Thank you for your interest in and support of the Valley News.

An anonymous donor has agreed to MATCH every dollar donated up to $28,500 in our hosting of journalists Frances Mize and Alex Driehaus for their one-year placements with the Valley News through Report for America, a national service program that boosts local news by harnessing community support. Donate today and DOUBLE the impact of your support.

Film Notes: Cornish Colony Movie Reaching Audiences

Valley News Staff Writer
Published: 4/13/2018 12:05:03 AM
Modified: 4/13/2018 5:58:56 PM

Sneak peeks are coming to screens big and small this spring and summer, for Norwich director Nora Jacobson’s documentary about the artists, writers and conservationists who orbited around Gilded Age sculptor Augustus Saint-Gaudens in Cornish in the late 19th and early 20th centuries.

On Tuesday night in Dartmouth College’s Loew Auditorium, the Osher Lifelong Learning Institute will screen a 26-minute cut of Land and Legacy of An Art Colony, which Jacobson spent a week shooting last summer at the Saint-Gaudens National Historic Site in Cornish, at Marsh-Billings-Rockefeller National Historic Park in Woodstock and other Upper Valley locations.

Etna author and retired musician Fern Meyers, who conceived and produced the film, said recently that Vermont PBS will broadcast the short version several times over the summer.

“They are interested in helping us get the feature-length final cut to national PBS,” Meyers said. “We will start editing that film in April and complete it when sufficient funds are raised.”

Aiming to illuminate how colony members collaborated and sparked artistic and environmental movements that carried into the 21st century, Jacobson and Meyers built the film around the conceit of following two descendants of Cornish Colony members on a one-day tour of the colony’s landmarks.

Land and Legacy of An Art Colonyscreens in Loew Auditorium in Hanover on Tuesday night at 7 p.m. Doors open at 6:30 p.m. Admission is free.

Looking Back

PBS this weekend will start showing Still Dreaming, the 2015 documentary by Dartmouth College graduates Jilann Spitzmiller and Hank Rogerson about former thespians staging a production of Shakespeare’s A Midsummer Night’s Dream at a rest home for retired actors in New Jersey.

New Hampshire PBS is scheduled to air the 90-minute movie on its PBS World channel on Saturday night at 8, at midnight on Sunday, and at 10 a.m. on Monday. Vermont PBS is listing broadcasts on its Plus channel at midnight on Sunday and at 10 on Monday morning.

This week, Rogerson, whose mother lives in Barnard, said that it took almost three years of negotiations to bring the movie to PBS.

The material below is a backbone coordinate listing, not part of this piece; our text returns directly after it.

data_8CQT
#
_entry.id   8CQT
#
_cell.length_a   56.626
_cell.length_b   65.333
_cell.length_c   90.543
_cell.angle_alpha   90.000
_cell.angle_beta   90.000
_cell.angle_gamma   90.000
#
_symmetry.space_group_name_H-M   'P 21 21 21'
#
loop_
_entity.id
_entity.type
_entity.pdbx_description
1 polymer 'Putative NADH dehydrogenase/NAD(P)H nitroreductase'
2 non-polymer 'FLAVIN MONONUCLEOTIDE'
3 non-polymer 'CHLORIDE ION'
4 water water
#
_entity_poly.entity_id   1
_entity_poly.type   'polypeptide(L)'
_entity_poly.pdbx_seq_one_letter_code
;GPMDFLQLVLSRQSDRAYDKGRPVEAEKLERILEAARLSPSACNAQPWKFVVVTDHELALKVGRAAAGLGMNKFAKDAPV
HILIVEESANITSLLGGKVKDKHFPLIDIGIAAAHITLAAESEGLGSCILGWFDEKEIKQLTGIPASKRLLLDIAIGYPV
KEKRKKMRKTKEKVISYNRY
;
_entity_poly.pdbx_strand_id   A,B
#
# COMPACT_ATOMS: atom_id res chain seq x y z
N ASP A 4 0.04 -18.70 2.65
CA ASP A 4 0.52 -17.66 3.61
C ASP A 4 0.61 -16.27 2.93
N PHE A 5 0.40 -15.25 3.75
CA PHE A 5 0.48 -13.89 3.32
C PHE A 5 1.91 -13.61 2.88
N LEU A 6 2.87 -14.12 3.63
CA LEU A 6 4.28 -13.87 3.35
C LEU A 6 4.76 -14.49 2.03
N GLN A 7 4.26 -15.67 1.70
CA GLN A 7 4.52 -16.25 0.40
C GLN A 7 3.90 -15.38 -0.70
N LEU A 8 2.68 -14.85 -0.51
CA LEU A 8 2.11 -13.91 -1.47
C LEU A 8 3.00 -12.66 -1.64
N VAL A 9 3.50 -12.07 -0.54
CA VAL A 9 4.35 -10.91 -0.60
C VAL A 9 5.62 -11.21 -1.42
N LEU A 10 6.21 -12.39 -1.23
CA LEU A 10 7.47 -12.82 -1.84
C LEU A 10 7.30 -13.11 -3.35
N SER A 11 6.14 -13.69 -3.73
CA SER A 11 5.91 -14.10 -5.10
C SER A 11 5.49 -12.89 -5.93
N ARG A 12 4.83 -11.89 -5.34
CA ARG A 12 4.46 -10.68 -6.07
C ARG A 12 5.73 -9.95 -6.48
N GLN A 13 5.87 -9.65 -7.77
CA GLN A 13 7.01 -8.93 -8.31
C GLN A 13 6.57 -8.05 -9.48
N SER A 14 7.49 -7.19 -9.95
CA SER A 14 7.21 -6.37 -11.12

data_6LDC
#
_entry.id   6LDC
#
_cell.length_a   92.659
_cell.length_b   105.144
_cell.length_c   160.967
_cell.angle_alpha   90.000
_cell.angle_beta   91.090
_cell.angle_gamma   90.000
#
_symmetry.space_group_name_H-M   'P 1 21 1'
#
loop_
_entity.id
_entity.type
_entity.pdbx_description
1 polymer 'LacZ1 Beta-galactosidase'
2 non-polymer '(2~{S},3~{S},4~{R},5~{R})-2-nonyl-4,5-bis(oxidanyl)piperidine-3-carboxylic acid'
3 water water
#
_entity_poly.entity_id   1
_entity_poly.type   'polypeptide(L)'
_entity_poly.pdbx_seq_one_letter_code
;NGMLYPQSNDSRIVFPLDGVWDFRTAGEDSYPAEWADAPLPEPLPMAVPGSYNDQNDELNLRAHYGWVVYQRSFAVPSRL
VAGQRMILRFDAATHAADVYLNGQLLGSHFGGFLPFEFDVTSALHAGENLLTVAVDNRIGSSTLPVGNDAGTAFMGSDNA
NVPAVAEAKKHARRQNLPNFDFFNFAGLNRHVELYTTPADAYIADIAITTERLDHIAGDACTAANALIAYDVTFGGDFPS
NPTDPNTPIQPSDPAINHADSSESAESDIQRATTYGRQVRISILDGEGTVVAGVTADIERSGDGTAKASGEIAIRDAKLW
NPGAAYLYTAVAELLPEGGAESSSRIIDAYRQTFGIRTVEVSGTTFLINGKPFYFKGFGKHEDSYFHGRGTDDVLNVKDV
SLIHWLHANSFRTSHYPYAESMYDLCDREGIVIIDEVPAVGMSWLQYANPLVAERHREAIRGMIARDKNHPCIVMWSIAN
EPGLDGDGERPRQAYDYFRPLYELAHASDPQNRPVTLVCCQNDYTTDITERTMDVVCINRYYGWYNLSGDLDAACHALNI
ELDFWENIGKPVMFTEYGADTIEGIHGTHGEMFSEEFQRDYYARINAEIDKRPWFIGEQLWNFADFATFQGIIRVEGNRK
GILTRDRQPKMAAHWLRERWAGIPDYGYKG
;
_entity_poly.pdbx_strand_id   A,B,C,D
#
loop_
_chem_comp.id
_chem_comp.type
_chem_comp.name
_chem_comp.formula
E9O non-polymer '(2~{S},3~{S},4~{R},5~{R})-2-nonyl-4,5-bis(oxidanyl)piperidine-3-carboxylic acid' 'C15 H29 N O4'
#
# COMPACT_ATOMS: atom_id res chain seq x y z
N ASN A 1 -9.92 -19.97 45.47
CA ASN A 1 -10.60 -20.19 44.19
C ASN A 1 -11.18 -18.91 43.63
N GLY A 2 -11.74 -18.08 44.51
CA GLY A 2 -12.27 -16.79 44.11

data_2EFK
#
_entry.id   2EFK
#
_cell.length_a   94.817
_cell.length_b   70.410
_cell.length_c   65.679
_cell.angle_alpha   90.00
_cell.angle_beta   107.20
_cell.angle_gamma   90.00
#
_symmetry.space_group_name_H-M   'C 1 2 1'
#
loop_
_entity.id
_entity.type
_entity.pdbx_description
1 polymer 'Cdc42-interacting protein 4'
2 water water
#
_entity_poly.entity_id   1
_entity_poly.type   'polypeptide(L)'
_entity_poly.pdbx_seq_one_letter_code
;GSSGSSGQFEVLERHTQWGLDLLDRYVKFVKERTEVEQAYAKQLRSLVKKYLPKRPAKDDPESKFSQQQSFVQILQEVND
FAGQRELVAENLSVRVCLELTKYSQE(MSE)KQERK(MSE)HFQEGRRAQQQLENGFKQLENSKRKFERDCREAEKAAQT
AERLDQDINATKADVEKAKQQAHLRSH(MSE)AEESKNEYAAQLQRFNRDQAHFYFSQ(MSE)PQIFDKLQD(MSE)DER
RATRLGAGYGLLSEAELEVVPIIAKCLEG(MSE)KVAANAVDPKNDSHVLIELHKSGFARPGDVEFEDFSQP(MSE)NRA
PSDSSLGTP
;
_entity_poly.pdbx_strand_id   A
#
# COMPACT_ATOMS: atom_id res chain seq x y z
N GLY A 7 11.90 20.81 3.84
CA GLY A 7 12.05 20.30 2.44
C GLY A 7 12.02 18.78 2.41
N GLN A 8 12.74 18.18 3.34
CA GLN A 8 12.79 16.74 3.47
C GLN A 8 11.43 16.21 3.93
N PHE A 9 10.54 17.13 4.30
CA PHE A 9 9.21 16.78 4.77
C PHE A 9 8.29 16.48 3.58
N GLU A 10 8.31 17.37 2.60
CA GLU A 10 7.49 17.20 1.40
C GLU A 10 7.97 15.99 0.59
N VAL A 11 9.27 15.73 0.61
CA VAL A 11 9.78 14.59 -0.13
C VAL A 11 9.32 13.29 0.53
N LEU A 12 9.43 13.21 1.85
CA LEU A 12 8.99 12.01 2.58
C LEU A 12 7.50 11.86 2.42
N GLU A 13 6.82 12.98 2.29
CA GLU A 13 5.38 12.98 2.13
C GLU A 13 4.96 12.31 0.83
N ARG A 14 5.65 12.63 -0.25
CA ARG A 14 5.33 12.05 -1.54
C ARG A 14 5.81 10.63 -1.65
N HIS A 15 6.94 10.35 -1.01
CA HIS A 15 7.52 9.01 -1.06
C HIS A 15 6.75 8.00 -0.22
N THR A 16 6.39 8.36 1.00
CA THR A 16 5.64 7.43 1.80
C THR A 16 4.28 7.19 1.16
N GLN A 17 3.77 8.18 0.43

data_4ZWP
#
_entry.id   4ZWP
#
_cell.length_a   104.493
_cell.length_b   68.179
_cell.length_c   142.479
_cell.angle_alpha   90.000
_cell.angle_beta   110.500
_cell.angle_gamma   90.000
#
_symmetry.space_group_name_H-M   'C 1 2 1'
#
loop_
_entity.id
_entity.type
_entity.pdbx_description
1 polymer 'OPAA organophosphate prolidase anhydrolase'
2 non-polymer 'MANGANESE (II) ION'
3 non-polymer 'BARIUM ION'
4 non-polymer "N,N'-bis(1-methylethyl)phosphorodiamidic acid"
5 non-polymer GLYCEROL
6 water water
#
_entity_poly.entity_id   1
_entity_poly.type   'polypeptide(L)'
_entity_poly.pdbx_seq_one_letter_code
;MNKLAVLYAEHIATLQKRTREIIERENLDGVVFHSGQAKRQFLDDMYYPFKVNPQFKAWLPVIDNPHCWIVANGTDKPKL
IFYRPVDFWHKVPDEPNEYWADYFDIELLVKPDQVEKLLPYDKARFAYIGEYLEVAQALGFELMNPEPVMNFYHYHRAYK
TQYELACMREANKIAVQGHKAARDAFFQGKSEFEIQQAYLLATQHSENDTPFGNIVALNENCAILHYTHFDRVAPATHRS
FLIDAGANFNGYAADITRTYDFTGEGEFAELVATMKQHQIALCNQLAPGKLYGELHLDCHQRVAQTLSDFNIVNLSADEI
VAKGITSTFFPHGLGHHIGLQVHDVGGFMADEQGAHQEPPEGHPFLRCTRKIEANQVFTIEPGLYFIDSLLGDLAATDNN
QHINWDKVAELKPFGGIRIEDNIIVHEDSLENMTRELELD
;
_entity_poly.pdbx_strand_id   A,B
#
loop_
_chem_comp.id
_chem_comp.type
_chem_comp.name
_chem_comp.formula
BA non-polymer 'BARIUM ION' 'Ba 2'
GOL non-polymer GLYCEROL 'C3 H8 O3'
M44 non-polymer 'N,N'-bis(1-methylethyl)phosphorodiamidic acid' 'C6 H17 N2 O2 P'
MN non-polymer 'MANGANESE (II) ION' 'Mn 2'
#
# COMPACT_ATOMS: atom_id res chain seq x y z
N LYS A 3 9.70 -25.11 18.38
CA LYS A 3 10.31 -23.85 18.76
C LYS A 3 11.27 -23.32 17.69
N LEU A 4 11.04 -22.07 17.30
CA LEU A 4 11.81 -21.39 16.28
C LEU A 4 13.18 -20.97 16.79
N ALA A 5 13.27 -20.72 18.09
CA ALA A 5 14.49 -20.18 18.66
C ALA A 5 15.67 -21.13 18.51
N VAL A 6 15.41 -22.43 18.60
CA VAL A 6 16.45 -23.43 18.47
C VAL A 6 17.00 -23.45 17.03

“It went across the country to arthouses, and to conferences ranging from geriatrics to Shakespeare,” Rogerson said during a telephone conversation from his home in New Mexico. “We kind of had to switch gears on how we talked about it, depending on who we were talking to. During this time, we looked for a sponsor to start running it, and finally Twin Cities public television in Minnesota took it on. It was slow going to them on board, then to get the game plan, then to shop it nationally.”

While national PBS aimed to start the broadcast last fall, Rogerson added, “we were shooting for the spring. We wanted it to be close to Shakespeare’s birthday in April.”

Rogerson estimated that of the 20 retired actors in the movie, which was shot in 2011, “I’d say about a quarter of them are still with us.

“It has resonated quite a lot with middle-aged sons and daughters who have their parents at this stage. We get a lot of feedback saying, ‘That character really reminded me of my mom or my aunt who played the piano right up to the end.’ It struck a nice chord with a lot of people.”

The Cine Salon series at Hanover’s Howe Library resumes on Monday night, with a wide-ranging examination of nostalgia versus reality surrounding the American South.

The gathering on the theme of “We Outliers,” which starts at 7, opens with art scholar and curator Trevor Fairbrother examining the work of photographer Sally Mann and artist Cy

Twombly, who were both natives and longtime residents of Lexington, Va.

Next is a screening of John Ford’s The Sun Shines Bright, a 1953 feature about old Kentucky. The session concludes with Carolee Schneemann’s 1978 documentary Pittsburgh Filmmakers, a retrospective on artist Joseph Cornell.

Admission is free. To learn more about the Cine Salon series, visit

David Corriveau can be reached at and at 603-727-3304. Movie and television-related news also can be sent to


The Osher Lifelong Learning Institute will screen the Nora Jacobson documentary Land and Legacy of An Art Colony on Tuesday night at 7, at Dartmouth College’s Loew Auditorium in Hanover. The doors open at 6:30. The starting time of the movie was listed incorrectly in an earlier version of this story.

Valley News

24 Interchange Drive
West Lebanon, NH 03784


© 2021 Valley News
Terms & Conditions - Privacy Policy